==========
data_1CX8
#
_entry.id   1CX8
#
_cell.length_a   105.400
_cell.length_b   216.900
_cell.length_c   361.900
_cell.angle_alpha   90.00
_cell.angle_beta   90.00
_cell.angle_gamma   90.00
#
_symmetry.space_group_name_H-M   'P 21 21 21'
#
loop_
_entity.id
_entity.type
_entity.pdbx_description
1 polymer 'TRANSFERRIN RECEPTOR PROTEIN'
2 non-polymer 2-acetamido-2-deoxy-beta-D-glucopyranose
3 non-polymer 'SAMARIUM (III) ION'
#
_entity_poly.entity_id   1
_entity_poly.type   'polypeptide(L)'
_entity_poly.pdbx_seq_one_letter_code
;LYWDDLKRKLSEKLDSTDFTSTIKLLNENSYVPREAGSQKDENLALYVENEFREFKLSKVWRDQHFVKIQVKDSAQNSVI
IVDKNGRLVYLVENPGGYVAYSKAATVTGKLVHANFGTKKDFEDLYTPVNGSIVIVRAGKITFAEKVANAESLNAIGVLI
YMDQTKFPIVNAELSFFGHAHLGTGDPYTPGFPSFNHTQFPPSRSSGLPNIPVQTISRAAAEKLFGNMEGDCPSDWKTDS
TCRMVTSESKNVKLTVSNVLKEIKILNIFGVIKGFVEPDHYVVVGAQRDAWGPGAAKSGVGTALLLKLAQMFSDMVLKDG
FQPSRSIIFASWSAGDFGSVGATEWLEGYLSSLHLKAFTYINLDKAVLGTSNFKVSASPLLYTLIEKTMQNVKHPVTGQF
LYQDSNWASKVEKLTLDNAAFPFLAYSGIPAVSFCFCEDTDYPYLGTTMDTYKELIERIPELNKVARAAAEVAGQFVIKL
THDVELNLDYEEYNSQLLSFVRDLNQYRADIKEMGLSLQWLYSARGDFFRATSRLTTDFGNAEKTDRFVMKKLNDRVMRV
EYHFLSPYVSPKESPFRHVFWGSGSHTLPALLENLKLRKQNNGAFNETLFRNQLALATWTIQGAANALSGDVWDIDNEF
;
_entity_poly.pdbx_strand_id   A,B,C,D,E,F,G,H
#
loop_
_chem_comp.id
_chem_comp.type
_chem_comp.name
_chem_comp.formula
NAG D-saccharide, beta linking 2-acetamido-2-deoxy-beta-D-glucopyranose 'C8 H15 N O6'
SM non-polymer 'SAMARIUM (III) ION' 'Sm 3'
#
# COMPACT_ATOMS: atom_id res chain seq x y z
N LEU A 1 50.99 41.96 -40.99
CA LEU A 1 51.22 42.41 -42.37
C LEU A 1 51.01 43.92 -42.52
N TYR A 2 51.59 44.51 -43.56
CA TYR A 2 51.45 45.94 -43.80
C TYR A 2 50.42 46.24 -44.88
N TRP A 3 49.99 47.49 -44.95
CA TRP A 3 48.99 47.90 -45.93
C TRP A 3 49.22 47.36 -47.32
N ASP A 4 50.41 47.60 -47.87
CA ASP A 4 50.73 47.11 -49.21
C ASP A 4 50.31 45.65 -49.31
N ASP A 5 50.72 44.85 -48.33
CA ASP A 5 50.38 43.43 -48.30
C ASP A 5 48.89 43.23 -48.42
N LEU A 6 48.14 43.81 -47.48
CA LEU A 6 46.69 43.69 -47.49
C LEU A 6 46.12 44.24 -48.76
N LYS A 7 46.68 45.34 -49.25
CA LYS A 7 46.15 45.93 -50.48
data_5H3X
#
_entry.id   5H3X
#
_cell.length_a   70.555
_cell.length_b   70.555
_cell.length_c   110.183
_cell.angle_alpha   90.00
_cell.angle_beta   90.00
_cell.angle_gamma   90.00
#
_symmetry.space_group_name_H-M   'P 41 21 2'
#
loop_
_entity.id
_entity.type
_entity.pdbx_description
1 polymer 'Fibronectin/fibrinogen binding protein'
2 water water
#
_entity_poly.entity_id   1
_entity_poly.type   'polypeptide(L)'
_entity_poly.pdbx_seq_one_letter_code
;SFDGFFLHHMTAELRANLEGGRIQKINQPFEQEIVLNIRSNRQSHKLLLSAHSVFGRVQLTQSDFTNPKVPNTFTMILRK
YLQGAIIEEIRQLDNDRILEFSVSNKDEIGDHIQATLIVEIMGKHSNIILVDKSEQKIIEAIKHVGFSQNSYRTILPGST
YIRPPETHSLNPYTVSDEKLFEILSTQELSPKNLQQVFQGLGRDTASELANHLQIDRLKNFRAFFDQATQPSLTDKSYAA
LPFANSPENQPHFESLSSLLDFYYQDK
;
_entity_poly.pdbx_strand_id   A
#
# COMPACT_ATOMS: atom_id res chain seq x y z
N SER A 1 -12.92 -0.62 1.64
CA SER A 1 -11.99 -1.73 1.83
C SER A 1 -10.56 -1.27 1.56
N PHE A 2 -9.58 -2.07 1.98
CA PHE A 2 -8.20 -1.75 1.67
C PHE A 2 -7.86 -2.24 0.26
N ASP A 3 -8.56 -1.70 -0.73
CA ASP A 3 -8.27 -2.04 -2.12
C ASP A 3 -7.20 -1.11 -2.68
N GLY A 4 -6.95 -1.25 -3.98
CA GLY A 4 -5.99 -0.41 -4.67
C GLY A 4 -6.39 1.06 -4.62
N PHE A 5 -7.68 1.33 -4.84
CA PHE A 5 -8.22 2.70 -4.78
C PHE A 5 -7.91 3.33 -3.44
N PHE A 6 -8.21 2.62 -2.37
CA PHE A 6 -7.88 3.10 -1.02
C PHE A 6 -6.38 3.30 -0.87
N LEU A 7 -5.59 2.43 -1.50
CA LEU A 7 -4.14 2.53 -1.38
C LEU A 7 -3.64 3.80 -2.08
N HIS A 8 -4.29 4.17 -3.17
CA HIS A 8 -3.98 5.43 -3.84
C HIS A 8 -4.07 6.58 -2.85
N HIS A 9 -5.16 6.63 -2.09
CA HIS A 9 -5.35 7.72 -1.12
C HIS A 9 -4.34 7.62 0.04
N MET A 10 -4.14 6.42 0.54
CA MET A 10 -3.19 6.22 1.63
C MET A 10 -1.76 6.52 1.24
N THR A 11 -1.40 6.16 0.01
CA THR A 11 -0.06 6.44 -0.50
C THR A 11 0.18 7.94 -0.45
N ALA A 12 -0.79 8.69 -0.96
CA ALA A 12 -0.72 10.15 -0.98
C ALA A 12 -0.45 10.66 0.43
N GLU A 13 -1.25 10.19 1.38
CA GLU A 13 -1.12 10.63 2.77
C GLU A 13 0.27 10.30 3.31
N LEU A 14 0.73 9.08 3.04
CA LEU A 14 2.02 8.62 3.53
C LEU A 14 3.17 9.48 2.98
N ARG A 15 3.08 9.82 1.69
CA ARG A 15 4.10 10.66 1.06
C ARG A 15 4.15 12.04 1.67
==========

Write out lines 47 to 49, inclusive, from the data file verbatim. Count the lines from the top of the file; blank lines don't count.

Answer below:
C LEU A 1 51.01 43.92 -42.52
N TYR A 2 51.59 44.51 -43.56
CA TYR A 2 51.45 45.94 -43.80